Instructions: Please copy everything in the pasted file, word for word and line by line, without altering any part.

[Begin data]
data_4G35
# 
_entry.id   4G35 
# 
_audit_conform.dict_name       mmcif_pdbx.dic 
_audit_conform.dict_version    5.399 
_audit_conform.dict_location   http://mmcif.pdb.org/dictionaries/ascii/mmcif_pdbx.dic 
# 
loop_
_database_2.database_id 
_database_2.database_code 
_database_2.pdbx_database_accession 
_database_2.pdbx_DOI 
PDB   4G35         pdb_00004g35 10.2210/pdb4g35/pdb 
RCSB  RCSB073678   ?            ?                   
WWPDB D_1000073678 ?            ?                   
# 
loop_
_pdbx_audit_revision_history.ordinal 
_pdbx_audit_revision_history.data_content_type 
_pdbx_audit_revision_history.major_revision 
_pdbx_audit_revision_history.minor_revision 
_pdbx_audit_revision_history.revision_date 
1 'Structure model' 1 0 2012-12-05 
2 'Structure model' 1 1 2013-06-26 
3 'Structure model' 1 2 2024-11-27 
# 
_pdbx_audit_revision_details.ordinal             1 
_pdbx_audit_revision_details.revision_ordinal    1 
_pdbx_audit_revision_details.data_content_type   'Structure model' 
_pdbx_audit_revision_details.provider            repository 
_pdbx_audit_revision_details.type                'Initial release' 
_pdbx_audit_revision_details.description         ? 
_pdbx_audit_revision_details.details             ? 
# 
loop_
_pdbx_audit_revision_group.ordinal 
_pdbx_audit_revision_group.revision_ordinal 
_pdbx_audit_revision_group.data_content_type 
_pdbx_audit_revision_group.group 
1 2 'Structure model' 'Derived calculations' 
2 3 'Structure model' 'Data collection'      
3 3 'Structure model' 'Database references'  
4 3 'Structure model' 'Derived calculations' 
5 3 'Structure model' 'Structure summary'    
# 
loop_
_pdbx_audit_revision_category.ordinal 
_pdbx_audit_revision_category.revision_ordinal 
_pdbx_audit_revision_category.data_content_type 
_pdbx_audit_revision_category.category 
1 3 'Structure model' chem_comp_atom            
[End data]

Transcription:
data_4G35
# 
_entry.id   4G35 
# 
_audit_conform.dict_name       mmcif_pdbx.dic 
_audit_conform.dict_version    5.399 
_audit_conform.dict_location   http://mmcif.pdb.org/dictionaries/ascii/mmcif_pdbx.dic 
# 
loop_
_database_2.database_id 
_database_2.database_code 
_database_2.pdbx_database_accession 
_database_2.pdbx_DOI 
PDB   4G35         pdb_00004g35 10.2210/pdb4g35/pdb 
RCSB  RCSB073678   ?            ?                   
WWPDB D_1000073678 ?            ?                   
# 
loop_
_pdbx_audit_revision_history.ordinal 
_pdbx_audit_revision_history.data_content_type 
_pdbx_audit_revision_history.major_revision 
_pdbx_audit_revision_history.minor_revision 
_pdbx_audit_revision_history.revision_date 
1 'Structure model' 1 0 2012-12-05 
2 'Structure model' 1 1 2013-06-26 
3 'Structure model' 1 2 2024-11-27 
# 
_pdbx_audit_revision_details.ordinal             1 
_pdbx_audit_revision_details.revision_ordinal    1 
_pdbx_audit_revision_details.data_content_type   'Structure model' 
_pdbx_audit_revision_details.provider            repository 
_pdbx_audit_revision_details.type                'Initial release' 
_pdbx_audit_revision_details.description         ? 
_pdbx_audit_revision_details.details             ? 
# 
loop_
_pdbx_audit_revision_group.ordinal 
_pdbx_audit_revision_group.revision_ordinal 
_pdbx_audit_revision_group.data_content_type 
_pdbx_audit_revision_group.group 
1 2 'Structure model' 'Derived calculations' 
2 3 'Structure model' 'Data collection'      
3 3 'Structure model' 'Database references'  
4 3 'Structure model' 'Derived calculations' 
5 3 'Structure model' 'Structure summary'    
# 
loop_
_pdbx_audit_revision_category.ordinal 
_pdbx_audit_revision_category.revision_ordinal 
_pdbx_audit_revision_category.data_content_type 
_pdbx_audit_revision_category.category 
1 3 'Structure model' chem_comp_atom            